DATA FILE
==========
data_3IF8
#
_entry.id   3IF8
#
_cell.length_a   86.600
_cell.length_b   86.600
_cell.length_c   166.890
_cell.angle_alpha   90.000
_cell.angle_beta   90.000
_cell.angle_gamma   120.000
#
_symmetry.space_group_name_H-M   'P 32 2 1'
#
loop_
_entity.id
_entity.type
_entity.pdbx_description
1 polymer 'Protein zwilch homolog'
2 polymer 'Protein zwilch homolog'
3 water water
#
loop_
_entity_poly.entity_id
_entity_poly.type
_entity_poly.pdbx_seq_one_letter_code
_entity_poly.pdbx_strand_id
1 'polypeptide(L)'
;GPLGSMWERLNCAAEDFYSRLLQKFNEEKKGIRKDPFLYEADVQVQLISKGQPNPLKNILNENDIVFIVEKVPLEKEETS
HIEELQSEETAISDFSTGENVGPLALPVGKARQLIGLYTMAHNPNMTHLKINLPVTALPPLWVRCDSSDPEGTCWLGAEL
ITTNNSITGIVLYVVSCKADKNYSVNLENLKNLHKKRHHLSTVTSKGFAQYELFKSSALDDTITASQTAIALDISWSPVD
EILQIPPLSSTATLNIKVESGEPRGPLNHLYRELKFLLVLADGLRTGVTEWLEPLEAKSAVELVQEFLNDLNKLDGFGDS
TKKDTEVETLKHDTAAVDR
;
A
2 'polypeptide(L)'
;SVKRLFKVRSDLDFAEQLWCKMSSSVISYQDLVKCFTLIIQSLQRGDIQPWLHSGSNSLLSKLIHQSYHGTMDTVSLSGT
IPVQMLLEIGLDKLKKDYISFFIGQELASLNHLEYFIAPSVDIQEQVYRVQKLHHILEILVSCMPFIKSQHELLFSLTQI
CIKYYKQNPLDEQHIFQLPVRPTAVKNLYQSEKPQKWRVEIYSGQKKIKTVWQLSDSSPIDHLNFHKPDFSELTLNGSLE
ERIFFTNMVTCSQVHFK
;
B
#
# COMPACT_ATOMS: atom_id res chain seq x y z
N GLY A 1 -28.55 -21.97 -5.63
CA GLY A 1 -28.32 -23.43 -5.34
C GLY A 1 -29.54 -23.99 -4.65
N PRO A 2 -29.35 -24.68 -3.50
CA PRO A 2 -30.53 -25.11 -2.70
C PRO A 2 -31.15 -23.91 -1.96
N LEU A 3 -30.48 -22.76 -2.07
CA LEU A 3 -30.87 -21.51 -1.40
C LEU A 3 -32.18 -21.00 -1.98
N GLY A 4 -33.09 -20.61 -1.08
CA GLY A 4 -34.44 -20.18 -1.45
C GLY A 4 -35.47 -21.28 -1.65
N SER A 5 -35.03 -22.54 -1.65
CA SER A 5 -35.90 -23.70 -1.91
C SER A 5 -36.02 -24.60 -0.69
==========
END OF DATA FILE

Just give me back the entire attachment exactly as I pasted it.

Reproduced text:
data_3IF8
#
_entry.id   3IF8
#
_cell.length_a   86.600
_cell.length_b   86.600
_cell.length_c   166.890
_cell.angle_alpha   90.000
_cell.angle_beta   90.000
_cell.angle_gamma   120.000
#
_symmetry.space_group_name_H-M   'P 32 2 1'
#
loop_
_entity.id
_entity.type
_entity.pdbx_description
1 polymer 'Protein zwilch homolog'
2 polymer 'Protein zwilch homolog'
3 water water
#
loop_
_entity_poly.entity_id
_entity_poly.type
_entity_poly.pdbx_seq_one_letter_code
_entity_poly.pdbx_strand_id
1 'polypeptide(L)'
;GPLGSMWERLNCAAEDFYSRLLQKFNEEKKGIRKDPFLYEADVQVQLISKGQPNPLKNILNENDIVFIVEKVPLEKEETS
HIEELQSEETAISDFSTGENVGPLALPVGKARQLIGLYTMAHNPNMTHLKINLPVTALPPLWVRCDSSDPEGTCWLGAEL
ITTNNSITGIVLYVVSCKADKNYSVNLENLKNLHKKRHHLSTVTSKGFAQYELFKSSALDDTITASQTAIALDISWSPVD
EILQIPPLSSTATLNIKVESGEPRGPLNHLYRELKFLLVLADGLRTGVTEWLEPLEAKSAVELVQEFLNDLNKLDGFGDS
TKKDTEVETLKHDTAAVDR
;
A
2 'polypeptide(L)'
;SVKRLFKVRSDLDFAEQLWCKMSSSVISYQDLVKCFTLIIQSLQRGDIQPWLHSGSNSLLSKLIHQSYHGTMDTVSLSGT
IPVQMLLEIGLDKLKKDYISFFIGQELASLNHLEYFIAPSVDIQEQVYRVQKLHHILEILVSCMPFIKSQHELLFSLTQI
CIKYYKQNPLDEQHIFQLPVRPTAVKNLYQSEKPQKWRVEIYSGQKKIKTVWQLSDSSPIDHLNFHKPDFSELTLNGSLE
ERIFFTNMVTCSQVHFK
;
B
#
# COMPACT_ATOMS: atom_id res chain seq x y z
N GLY A 1 -28.55 -21.97 -5.63
CA GLY A 1 -28.32 -23.43 -5.34
C GLY A 1 -29.54 -23.99 -4.65
N PRO A 2 -29.35 -24.68 -3.50
CA PRO A 2 -30.53 -25.11 -2.70
C PRO A 2 -31.15 -23.91 -1.96
N LEU A 3 -30.48 -22.76 -2.07
CA LEU A 3 -30.87 -21.51 -1.40
C LEU A 3 -32.18 -21.00 -1.98
N GLY A 4 -33.09 -20.61 -1.08
CA GLY A 4 -34.44 -20.18 -1.45
C GLY A 4 -35.47 -21.28 -1.65
N SER A 5 -35.03 -22.54 -1.65
CA SER A 5 -35.90 -23.70 -1.91
C SER A 5 -36.02 -24.60 -0.69